Fifty states means 50 public records laws with varying statutes, issues, and ambiguities. With a growing need to address discrepancies within the law, advocates have taken center stage in leading the charge for transparency. Through traditional advocacy, legal relief, and reporting, requesters have taken the public records battle by the horns.
State advocates played a pivotal part in the 2016 Massachusetts records reform movement. Massachusetts legislatures passed House Bill 2772, An Act to Improve Public Records. Transparency advocates were sure to voice their support for the bill along the way through petitions, attending public hearings, and engaging with state lawmakers . However, as we mentioned earlier, one of the major changes requesters petitioned for was the removal of a long-standing exemption of records at the state’s highest level of government, the Judiciary, the Legislature, and the Governor’s office, which didn’t happen and still poses issues in access.
These types of partial victories in records advocacy are often more common than not, as lawmakers remain hesitant to reform key aspects of access. But in states like Kentucky where records law has gone untouched since day one, requesters fear that addressing issues within the law could lead to negative change. In the Bluegrass State, the Attorney General ruled last year that emailed records requests aren’t statutorily valid since the state’s records law does not list email as a way to submit a request. State advocates say that 90% of agencies in Kentucky accept emailed requests, but the ambiguity within the law legally allows agencies to reject emailed requests. However, no plans have been made to change that aspect of the and legal experts say they have “legislative concerns that could enact adverse action to access to records.”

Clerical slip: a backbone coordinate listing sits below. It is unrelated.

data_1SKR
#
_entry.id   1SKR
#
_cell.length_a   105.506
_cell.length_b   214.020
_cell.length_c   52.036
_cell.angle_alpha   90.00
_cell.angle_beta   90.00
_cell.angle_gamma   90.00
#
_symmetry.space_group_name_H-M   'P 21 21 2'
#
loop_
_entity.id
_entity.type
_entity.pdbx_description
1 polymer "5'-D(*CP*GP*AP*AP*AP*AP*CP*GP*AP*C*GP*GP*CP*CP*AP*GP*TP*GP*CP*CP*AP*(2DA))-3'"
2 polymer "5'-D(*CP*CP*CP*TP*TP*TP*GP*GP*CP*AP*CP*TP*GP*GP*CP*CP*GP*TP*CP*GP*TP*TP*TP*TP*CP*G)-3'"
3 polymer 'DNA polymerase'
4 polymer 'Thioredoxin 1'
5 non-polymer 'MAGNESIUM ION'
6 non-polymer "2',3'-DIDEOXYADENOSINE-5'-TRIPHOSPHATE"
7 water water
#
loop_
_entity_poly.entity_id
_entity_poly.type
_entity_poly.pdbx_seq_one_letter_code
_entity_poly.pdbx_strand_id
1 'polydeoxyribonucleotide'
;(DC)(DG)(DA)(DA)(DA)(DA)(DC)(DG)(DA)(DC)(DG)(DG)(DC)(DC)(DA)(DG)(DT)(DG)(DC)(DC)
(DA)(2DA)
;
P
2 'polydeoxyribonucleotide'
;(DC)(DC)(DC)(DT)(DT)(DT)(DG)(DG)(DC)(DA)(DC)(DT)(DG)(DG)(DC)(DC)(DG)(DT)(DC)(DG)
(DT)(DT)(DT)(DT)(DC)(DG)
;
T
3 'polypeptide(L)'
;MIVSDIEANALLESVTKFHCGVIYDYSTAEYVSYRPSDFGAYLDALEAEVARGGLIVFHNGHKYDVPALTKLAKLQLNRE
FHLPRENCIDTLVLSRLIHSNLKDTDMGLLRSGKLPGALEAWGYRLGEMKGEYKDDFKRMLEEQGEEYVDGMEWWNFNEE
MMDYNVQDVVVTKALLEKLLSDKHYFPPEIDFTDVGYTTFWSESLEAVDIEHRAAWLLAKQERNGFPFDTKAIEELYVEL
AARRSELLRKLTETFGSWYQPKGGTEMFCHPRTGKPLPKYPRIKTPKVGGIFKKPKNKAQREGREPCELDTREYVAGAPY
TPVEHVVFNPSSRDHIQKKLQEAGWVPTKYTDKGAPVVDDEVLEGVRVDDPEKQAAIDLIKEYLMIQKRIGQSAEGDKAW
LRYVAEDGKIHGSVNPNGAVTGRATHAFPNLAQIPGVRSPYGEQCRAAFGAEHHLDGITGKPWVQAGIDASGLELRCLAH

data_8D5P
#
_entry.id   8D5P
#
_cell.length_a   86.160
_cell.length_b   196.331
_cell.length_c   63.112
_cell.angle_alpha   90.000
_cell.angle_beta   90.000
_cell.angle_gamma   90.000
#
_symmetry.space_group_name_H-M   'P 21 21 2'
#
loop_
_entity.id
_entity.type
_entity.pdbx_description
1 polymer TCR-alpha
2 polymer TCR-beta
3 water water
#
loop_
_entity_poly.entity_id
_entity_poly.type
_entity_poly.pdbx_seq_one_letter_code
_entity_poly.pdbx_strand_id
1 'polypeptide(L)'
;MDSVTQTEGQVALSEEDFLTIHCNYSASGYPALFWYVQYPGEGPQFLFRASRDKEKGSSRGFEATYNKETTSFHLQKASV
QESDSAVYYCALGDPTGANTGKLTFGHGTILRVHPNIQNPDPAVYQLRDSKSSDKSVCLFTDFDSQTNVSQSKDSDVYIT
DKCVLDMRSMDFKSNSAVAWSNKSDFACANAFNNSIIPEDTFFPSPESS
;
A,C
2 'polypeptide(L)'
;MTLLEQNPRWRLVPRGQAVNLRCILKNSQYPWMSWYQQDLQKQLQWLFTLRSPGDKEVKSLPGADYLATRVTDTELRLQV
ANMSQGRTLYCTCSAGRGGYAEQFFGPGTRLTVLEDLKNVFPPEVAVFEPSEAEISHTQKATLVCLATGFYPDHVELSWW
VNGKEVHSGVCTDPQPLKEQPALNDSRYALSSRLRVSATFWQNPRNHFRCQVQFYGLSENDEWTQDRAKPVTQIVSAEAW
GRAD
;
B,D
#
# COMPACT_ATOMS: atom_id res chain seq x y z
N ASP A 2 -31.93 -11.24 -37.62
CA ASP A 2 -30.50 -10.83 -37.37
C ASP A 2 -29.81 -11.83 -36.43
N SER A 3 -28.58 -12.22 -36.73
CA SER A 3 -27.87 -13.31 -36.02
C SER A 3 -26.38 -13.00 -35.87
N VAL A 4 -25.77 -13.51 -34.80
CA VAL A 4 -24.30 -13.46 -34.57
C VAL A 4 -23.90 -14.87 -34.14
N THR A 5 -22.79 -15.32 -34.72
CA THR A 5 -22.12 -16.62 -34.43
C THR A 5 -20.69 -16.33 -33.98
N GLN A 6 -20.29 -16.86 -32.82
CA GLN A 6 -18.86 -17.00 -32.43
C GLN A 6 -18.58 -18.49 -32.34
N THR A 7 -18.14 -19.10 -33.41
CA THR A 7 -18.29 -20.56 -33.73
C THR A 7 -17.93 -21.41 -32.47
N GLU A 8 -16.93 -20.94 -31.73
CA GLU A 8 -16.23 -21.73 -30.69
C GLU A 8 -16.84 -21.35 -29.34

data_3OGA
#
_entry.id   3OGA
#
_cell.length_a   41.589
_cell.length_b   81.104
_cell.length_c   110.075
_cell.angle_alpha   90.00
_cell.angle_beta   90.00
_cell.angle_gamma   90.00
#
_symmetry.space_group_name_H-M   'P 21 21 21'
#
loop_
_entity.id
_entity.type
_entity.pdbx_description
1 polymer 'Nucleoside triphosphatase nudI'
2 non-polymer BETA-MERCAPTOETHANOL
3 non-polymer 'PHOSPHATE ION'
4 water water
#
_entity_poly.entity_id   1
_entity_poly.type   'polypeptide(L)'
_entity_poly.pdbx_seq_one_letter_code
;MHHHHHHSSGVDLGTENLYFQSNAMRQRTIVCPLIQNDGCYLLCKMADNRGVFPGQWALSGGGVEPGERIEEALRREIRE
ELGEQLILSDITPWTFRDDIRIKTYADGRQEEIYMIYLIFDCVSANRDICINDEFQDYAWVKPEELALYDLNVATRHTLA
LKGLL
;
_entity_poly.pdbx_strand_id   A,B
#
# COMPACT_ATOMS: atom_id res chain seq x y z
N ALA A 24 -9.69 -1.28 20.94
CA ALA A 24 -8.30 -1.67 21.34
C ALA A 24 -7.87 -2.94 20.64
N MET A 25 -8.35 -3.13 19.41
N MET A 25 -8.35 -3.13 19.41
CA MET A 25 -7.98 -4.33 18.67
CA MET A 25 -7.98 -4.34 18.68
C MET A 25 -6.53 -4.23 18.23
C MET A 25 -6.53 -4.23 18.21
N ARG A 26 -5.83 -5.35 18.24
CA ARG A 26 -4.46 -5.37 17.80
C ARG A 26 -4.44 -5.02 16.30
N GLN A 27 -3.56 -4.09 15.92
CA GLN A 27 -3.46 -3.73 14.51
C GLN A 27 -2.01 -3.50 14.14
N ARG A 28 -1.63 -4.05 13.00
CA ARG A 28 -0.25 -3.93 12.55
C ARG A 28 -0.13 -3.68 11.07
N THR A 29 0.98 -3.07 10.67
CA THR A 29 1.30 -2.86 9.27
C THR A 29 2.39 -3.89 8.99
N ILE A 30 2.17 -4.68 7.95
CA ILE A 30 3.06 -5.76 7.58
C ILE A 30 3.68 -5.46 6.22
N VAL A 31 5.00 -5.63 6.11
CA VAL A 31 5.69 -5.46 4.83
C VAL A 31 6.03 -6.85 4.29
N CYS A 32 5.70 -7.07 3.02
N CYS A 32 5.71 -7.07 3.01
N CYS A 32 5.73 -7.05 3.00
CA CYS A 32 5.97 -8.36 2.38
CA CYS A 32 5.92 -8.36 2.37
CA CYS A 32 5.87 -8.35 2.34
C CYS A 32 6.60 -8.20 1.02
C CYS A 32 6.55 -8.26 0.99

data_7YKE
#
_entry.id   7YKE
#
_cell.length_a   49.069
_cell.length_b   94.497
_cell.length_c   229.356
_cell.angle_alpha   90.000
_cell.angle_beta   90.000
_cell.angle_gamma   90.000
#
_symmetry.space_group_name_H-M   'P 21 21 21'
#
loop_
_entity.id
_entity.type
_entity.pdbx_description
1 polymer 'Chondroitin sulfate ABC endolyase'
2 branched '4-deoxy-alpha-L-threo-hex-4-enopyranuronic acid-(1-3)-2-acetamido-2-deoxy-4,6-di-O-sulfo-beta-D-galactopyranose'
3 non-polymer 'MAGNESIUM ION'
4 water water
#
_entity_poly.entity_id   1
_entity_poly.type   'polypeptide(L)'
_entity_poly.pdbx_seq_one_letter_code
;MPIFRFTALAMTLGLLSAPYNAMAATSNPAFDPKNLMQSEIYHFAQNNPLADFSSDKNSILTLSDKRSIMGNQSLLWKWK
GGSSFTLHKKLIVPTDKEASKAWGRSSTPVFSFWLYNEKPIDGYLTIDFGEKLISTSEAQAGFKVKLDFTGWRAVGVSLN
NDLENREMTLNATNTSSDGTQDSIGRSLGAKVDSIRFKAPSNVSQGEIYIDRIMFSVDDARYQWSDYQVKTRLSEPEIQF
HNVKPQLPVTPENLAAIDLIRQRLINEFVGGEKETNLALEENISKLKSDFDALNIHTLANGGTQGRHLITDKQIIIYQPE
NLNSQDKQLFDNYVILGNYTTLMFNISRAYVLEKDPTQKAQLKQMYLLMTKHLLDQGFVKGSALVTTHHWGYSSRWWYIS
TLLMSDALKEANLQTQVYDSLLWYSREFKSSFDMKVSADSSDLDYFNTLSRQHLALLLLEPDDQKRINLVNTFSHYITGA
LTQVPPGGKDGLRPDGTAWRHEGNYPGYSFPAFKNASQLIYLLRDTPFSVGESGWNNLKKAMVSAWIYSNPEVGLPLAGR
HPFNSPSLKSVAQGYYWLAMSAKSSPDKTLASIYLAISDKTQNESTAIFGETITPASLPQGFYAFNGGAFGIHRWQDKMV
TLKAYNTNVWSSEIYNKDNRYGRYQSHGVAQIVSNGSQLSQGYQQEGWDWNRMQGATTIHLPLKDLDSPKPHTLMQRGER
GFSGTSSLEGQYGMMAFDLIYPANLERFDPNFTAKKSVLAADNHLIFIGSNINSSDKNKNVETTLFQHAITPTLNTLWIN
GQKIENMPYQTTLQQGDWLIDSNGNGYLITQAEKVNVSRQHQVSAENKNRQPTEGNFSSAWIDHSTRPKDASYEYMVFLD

UPDATE: After publication, reporter Louisville-based reporter Marcus Green contacted MuckRock and pointed out that earlier this year, Governor Matt Bevin signed into law SB 230, which amended the Kentucky Open Records Act to include email and faxed requests.
Even with opposition to public records reforms, requesters have been able to find success by applying pressure to unfair records decisions. This year, a Louisiana judge ruled in favor of The New Orleans Advocate calling for the release of the State Police’s body-camera footage involving an off-duty police officer who was stopped for speeding. The case was a big win in access to body-camera footage as Louisiana recently instated its body-worn camera law two years prior. Advocacy groups like the Public Affairs Council of Louisiana, rallied in favor of the release of footage and celebrated the win. Although the state’s first body-camera case, the Council fears the ruling could embolden law enforcement agencies to wait until a court ruling to release this type of record.
In similar fashion, a local television station in Georgia applied pressure to a delayed records response resulting in both the release of records and possible jail time for a public employee. WSB-TV reported on the delayed records requests for the former Atlanta Mayor’s water bill which then led to the release of a controversial text exchange. The text messages showed the Mayor’s press secretary explicitly asking another public employee to delay the request. The matter was widely reported in the state as a public records violation. The State Attorney caught wind of the situation and asked for a state investigation into the matter. As a result, the Mayor’s press secretary faced two criminal charges in Georgia for violating the records act and directing another public employee to withhold records.
Even in instances were a record violation wasn’t the main issue, advocacy groups have been key in highlighting legislative concerns to access. Most recently, bills in California and Washington state have failed due to widespread opposition. Even our own State of State Public Records law project has provided a platform in which issues to access are emphasized.
Image via Joint Base San Antonio